Improving Your FICO Score for Home Ownership
Most people assume that the home buying process starts with getting pre-approved for a loan or with choosing a real estate agent. The content of your wallet begins the home buying process. Saving your money for a down payment is a good idea, but if you don't have an acceptable credit score to back it up, you could end up renting for another couple of years in Tucumcari, New Mexico until your FICO score is acceptable.
A FICO score is a review of your years of credit history based on a model developed by Fair Isaac and Company. The score ranges from 300 to 850, with the majority of people traditionally having a score of 600. Even though more people these days are experiencing job loss and delinquent credit cards, FICO scores aren't necessarily adjusted "on a curve." A low score is just that and often means you can't get a decent interest rate. Some of the factors in determining your FICO score include:
- Payment History — How many late payments have you made?
- Credit to Debt Ratio — How much do you owe versus how much credit you have available?
- Credit Inquiries — Do you have too many open accounts?
- Types of Credit — Do you have a healthy mix of loans and credit cards?
Lenders want to make sure that giving you a loan isn't a risk for them. Your credit score gives lenders an insight into what type of borrower you'd be based solely on your credit history. Because of the shift in the economy, most home buyers should have scores in the range of 740 or higher to get a decent interest rate. If your score is less than that, you can still qualify for a loan, but the interest accrued over time could be more than double that of an individual having a stronger credit score.
We're used to working with all tiers of credit history. Call us at 575 461-2100 and we can help you get on the right track to the home of your dreams.
You want an improved score, but how do you get there? Improving your FICO score takes time. It can be rare to make a large-scale change in your FICO score with small changes, but your score can improve in a year or two by keeping tabs your credit report and by using credit extended to you to raise your score, instead of ruin it. The most important thing is to know your FICO score. Here are some methods to improve your credit score:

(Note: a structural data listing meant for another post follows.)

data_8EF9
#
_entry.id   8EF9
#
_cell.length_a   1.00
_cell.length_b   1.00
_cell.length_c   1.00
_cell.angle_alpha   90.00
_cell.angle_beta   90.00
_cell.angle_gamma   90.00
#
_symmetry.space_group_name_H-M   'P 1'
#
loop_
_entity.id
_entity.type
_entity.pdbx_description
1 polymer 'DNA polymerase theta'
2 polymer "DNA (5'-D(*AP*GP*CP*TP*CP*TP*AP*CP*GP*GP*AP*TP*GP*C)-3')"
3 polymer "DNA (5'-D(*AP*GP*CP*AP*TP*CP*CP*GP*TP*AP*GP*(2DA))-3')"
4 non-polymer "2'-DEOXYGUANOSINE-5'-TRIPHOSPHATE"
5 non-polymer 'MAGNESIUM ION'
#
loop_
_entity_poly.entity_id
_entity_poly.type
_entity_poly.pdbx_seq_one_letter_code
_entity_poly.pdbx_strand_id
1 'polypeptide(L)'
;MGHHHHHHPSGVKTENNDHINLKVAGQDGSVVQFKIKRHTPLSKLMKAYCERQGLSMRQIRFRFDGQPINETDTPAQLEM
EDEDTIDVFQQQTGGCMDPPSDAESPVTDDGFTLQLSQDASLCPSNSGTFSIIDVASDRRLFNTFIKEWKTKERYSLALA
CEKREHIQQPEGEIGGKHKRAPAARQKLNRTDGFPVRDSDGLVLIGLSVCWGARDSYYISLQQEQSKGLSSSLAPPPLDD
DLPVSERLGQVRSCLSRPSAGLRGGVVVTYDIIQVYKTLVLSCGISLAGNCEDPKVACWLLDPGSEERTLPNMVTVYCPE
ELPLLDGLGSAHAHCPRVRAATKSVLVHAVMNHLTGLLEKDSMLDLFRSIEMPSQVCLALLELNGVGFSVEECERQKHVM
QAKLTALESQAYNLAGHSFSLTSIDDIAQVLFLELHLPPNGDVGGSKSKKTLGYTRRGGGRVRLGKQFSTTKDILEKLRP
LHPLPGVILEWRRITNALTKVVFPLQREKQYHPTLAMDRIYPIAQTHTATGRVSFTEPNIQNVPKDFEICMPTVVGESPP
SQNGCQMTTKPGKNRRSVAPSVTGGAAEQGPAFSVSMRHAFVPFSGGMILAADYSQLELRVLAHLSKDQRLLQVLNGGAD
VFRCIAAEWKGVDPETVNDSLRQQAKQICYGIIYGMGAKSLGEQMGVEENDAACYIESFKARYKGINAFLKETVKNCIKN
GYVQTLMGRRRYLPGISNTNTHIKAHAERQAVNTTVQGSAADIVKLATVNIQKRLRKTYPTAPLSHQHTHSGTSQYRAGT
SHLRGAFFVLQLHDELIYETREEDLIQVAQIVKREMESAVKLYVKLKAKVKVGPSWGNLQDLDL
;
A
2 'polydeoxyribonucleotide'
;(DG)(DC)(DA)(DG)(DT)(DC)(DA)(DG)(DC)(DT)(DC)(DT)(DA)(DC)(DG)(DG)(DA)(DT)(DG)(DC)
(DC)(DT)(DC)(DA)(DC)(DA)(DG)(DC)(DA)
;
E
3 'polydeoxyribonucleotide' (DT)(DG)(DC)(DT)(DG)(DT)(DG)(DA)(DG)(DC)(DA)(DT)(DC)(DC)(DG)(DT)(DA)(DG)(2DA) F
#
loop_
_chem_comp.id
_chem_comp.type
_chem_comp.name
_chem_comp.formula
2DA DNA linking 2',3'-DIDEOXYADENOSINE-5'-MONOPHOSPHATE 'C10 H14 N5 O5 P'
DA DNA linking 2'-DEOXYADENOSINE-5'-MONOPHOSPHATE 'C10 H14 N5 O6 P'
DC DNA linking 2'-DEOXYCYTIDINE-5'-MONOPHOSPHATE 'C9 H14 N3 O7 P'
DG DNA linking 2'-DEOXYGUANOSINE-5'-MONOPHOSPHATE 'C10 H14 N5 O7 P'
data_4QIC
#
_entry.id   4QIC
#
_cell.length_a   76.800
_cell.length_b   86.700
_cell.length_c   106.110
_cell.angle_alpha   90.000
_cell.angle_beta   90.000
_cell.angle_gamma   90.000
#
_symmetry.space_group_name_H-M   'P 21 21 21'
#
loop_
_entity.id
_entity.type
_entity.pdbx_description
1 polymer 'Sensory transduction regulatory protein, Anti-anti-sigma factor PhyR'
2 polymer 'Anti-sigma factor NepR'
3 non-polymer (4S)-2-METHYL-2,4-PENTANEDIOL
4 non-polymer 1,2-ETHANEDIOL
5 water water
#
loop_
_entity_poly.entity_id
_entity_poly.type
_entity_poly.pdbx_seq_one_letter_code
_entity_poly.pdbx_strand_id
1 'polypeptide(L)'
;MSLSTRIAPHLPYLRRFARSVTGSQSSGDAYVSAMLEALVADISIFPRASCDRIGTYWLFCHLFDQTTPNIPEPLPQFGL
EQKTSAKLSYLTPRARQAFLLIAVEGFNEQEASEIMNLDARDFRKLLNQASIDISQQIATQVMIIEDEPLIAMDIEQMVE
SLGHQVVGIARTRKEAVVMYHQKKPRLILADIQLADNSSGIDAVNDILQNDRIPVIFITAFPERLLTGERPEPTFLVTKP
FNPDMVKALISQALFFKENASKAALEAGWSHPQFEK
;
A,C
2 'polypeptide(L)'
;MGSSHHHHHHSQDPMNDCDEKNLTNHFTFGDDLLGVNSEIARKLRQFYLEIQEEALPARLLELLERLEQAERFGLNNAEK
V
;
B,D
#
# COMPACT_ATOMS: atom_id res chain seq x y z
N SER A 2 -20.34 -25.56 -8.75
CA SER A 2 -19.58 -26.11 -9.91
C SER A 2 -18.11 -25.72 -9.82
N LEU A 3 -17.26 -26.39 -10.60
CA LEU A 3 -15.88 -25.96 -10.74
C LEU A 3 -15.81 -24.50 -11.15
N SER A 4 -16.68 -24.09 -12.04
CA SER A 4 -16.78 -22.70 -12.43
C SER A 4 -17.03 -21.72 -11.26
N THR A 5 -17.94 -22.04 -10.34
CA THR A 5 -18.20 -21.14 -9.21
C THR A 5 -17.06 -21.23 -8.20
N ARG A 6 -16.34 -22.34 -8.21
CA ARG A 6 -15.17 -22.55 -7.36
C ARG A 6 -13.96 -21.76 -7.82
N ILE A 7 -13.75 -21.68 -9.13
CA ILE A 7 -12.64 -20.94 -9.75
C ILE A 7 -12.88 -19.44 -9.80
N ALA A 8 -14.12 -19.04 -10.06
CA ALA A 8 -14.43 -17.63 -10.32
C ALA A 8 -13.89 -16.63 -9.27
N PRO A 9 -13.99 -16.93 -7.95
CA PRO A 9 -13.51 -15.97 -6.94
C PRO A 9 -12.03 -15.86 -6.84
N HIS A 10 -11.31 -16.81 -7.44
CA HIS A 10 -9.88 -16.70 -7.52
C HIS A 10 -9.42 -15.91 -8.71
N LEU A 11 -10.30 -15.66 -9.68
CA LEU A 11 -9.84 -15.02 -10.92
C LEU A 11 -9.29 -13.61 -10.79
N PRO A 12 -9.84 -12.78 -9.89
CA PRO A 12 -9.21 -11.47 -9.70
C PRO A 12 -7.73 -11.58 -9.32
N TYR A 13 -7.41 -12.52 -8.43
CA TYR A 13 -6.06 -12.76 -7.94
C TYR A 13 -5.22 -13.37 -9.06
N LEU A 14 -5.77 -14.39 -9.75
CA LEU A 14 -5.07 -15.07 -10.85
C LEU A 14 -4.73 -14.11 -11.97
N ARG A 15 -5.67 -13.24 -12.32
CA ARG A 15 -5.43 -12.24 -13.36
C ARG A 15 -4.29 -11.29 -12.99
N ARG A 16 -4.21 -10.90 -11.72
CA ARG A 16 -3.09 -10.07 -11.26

- Even out your debt. At first, this doesn't seem like a good idea. But, you want to avoid of having one card that is at the maximum and have your remaining cards at a zero balance. It's better to have each of your cards at an even balance than to have the most of your debt sitting on a single card.
- Chain store cards and service station cards. For those who have non-existent credit or low credit, store credit cards and gas credit cards are ways to begin your credit history, increase your credit limits and keep up your payments, which will raise your credit. You must always avoid maintaining a high balance for too long because these types of cards usually have a higher interest rate.
- Use your credit. Whether you're just getting started with credit, or if you've got older cards, use your cards so that your accounts maintain an active status. But, pay them off in no more than two or three payments.
- Stay on top of payments. How often you're late with payments greatly affects your credit score. It's one of the reasons people who have recently been unemployed see the biggest hit in their credit score. Yes, it takes longer to restore your credit this way, but it's the surest way to prove that you're able to make payments to a lender.
- Correct your credit report. If you find incorrect items on your credit report, contact the bureau asking that the item be removed. If you have a common name or the same name as a family member, you'll want to pay extra attention to make sure the activity reported is correct.
Now that you know more about credit reporting, you'll be able to successfully take the first steps to homeownership, and that is improving your FICO score. Remember that when it's time to apply for a loan to purchase a home, you'll want to keep your credit inquiries within a two-week window to avoid adverse effects on your credit score. With the help of McElroy & Associates, the loan process can be a stress-free experience so you, too, can become a homeowner.
To learn more, visit myFICO.com, Fair Isaac's informational site and once per year, for free, you can review all three of your credit reports at annualcreditreport.com. And, for a small payment, you can get your FICO score from each bureau on their websites: equifax.com, experian.com and transunion.com.